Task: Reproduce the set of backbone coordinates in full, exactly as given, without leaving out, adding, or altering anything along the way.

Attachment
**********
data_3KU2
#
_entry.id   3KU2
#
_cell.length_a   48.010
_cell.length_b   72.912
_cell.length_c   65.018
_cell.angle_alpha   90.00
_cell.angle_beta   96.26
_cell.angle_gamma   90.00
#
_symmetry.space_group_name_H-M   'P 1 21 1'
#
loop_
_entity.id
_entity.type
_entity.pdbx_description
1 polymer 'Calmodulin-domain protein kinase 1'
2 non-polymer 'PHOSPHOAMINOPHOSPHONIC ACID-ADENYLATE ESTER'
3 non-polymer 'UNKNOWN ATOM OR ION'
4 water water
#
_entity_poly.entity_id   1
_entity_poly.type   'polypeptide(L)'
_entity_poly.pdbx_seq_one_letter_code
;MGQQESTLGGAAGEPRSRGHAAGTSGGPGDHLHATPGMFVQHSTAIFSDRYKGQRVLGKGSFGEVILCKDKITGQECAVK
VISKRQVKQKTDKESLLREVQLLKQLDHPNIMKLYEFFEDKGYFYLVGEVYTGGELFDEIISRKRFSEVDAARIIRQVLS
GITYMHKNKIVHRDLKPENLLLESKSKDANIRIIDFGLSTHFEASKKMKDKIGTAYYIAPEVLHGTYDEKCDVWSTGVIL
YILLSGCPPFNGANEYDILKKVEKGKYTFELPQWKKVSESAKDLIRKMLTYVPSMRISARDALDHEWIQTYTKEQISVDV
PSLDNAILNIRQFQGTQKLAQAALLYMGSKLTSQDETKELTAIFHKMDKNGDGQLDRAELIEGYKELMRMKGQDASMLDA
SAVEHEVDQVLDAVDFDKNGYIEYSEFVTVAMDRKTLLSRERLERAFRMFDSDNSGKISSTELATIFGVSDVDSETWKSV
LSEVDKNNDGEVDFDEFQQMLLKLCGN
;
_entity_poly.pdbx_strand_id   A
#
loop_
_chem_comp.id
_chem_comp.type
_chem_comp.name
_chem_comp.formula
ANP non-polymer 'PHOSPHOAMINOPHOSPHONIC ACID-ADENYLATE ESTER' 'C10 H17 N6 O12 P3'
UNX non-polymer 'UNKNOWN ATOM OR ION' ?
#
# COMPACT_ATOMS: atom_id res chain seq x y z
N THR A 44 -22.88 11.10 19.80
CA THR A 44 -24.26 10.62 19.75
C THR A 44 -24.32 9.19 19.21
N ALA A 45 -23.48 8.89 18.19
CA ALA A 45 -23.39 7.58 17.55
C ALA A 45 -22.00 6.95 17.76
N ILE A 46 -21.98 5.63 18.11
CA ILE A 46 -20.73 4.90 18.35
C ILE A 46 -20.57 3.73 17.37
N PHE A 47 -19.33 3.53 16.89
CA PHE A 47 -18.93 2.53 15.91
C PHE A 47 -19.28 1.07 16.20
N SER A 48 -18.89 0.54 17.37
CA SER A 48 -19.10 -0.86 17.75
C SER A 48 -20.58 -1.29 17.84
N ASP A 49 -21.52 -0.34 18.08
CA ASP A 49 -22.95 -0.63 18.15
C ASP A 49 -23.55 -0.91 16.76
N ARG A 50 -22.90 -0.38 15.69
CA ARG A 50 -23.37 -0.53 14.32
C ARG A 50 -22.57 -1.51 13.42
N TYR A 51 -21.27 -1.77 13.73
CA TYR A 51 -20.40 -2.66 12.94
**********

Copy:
data_3KU2
#
_entry.id   3KU2
#
_cell.length_a   48.010
_cell.length_b   72.912
_cell.length_c   65.018
_cell.angle_alpha   90.00
_cell.angle_beta   96.26
_cell.angle_gamma   90.00
#
_symmetry.space_group_name_H-M   'P 1 21 1'
#
loop_
_entity.id
_entity.type
_entity.pdbx_description
1 polymer 'Calmodulin-domain protein kinase 1'
2 non-polymer 'PHOSPHOAMINOPHOSPHONIC ACID-ADENYLATE ESTER'
3 non-polymer 'UNKNOWN ATOM OR ION'
4 water water
#
_entity_poly.entity_id   1
_entity_poly.type   'polypeptide(L)'
_entity_poly.pdbx_seq_one_letter_code
;MGQQESTLGGAAGEPRSRGHAAGTSGGPGDHLHATPGMFVQHSTAIFSDRYKGQRVLGKGSFGEVILCKDKITGQECAVK
VISKRQVKQKTDKESLLREVQLLKQLDHPNIMKLYEFFEDKGYFYLVGEVYTGGELFDEIISRKRFSEVDAARIIRQVLS
GITYMHKNKIVHRDLKPENLLLESKSKDANIRIIDFGLSTHFEASKKMKDKIGTAYYIAPEVLHGTYDEKCDVWSTGVIL
YILLSGCPPFNGANEYDILKKVEKGKYTFELPQWKKVSESAKDLIRKMLTYVPSMRISARDALDHEWIQTYTKEQISVDV
PSLDNAILNIRQFQGTQKLAQAALLYMGSKLTSQDETKELTAIFHKMDKNGDGQLDRAELIEGYKELMRMKGQDASMLDA
SAVEHEVDQVLDAVDFDKNGYIEYSEFVTVAMDRKTLLSRERLERAFRMFDSDNSGKISSTELATIFGVSDVDSETWKSV
LSEVDKNNDGEVDFDEFQQMLLKLCGN
;
_entity_poly.pdbx_strand_id   A
#
loop_
_chem_comp.id
_chem_comp.type
_chem_comp.name
_chem_comp.formula
ANP non-polymer 'PHOSPHOAMINOPHOSPHONIC ACID-ADENYLATE ESTER' 'C10 H17 N6 O12 P3'
UNX non-polymer 'UNKNOWN ATOM OR ION' ?
#
# COMPACT_ATOMS: atom_id res chain seq x y z
N THR A 44 -22.88 11.10 19.80
CA THR A 44 -24.26 10.62 19.75
C THR A 44 -24.32 9.19 19.21
N ALA A 45 -23.48 8.89 18.19
CA ALA A 45 -23.39 7.58 17.55
C ALA A 45 -22.00 6.95 17.76
N ILE A 46 -21.98 5.63 18.11
CA ILE A 46 -20.73 4.90 18.35
C ILE A 46 -20.57 3.73 17.37
N PHE A 47 -19.33 3.53 16.89
CA PHE A 47 -18.93 2.53 15.91
C PHE A 47 -19.28 1.07 16.20
N SER A 48 -18.89 0.54 17.37
CA SER A 48 -19.10 -0.86 17.75
C SER A 48 -20.58 -1.29 17.84
N ASP A 49 -21.52 -0.34 18.08
CA ASP A 49 -22.95 -0.63 18.15
C ASP A 49 -23.55 -0.91 16.76
N ARG A 50 -22.90 -0.38 15.69
CA ARG A 50 -23.37 -0.53 14.32
C ARG A 50 -22.57 -1.51 13.42
N TYR A 51 -21.27 -1.77 13.73
CA TYR A 51 -20.40 -2.66 12.94